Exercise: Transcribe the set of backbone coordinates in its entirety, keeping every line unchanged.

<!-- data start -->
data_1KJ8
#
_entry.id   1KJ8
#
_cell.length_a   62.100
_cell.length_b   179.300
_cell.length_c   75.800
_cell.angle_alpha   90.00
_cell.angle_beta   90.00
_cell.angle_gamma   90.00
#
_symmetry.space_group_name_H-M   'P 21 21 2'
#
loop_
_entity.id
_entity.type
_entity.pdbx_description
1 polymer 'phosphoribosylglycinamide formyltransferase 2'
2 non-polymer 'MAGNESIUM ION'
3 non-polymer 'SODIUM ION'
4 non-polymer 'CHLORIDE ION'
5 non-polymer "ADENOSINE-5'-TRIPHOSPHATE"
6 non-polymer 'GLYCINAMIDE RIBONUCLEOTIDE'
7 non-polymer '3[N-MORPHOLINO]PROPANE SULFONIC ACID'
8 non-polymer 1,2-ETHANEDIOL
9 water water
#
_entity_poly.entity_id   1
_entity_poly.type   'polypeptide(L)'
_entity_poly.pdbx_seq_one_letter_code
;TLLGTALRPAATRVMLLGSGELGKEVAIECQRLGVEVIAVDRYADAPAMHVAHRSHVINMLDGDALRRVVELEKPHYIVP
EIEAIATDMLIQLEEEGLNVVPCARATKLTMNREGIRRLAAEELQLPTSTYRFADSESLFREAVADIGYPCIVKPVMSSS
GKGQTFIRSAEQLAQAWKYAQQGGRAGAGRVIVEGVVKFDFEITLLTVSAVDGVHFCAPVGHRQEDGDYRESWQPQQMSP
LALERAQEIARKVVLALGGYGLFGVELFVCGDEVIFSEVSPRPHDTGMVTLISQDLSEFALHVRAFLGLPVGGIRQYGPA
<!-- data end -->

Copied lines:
data_1KJ8
#
_entry.id   1KJ8
#
_cell.length_a   62.100
_cell.length_b   179.300
_cell.length_c   75.800
_cell.angle_alpha   90.00
_cell.angle_beta   90.00
_cell.angle_gamma   90.00
#
_symmetry.space_group_name_H-M   'P 21 21 2'
#
loop_
_entity.id
_entity.type
_entity.pdbx_description
1 polymer 'phosphoribosylglycinamide formyltransferase 2'
2 non-polymer 'MAGNESIUM ION'
3 non-polymer 'SODIUM ION'
4 non-polymer 'CHLORIDE ION'
5 non-polymer "ADENOSINE-5'-TRIPHOSPHATE"
6 non-polymer 'GLYCINAMIDE RIBONUCLEOTIDE'
7 non-polymer '3[N-MORPHOLINO]PROPANE SULFONIC ACID'
8 non-polymer 1,2-ETHANEDIOL
9 water water
#
_entity_poly.entity_id   1
_entity_poly.type   'polypeptide(L)'
_entity_poly.pdbx_seq_one_letter_code
;TLLGTALRPAATRVMLLGSGELGKEVAIECQRLGVEVIAVDRYADAPAMHVAHRSHVINMLDGDALRRVVELEKPHYIVP
EIEAIATDMLIQLEEEGLNVVPCARATKLTMNREGIRRLAAEELQLPTSTYRFADSESLFREAVADIGYPCIVKPVMSSS
GKGQTFIRSAEQLAQAWKYAQQGGRAGAGRVIVEGVVKFDFEITLLTVSAVDGVHFCAPVGHRQEDGDYRESWQPQQMSP
LALERAQEIARKVVLALGGYGLFGVELFVCGDEVIFSEVSPRPHDTGMVTLISQDLSEFALHVRAFLGLPVGGIRQYGPA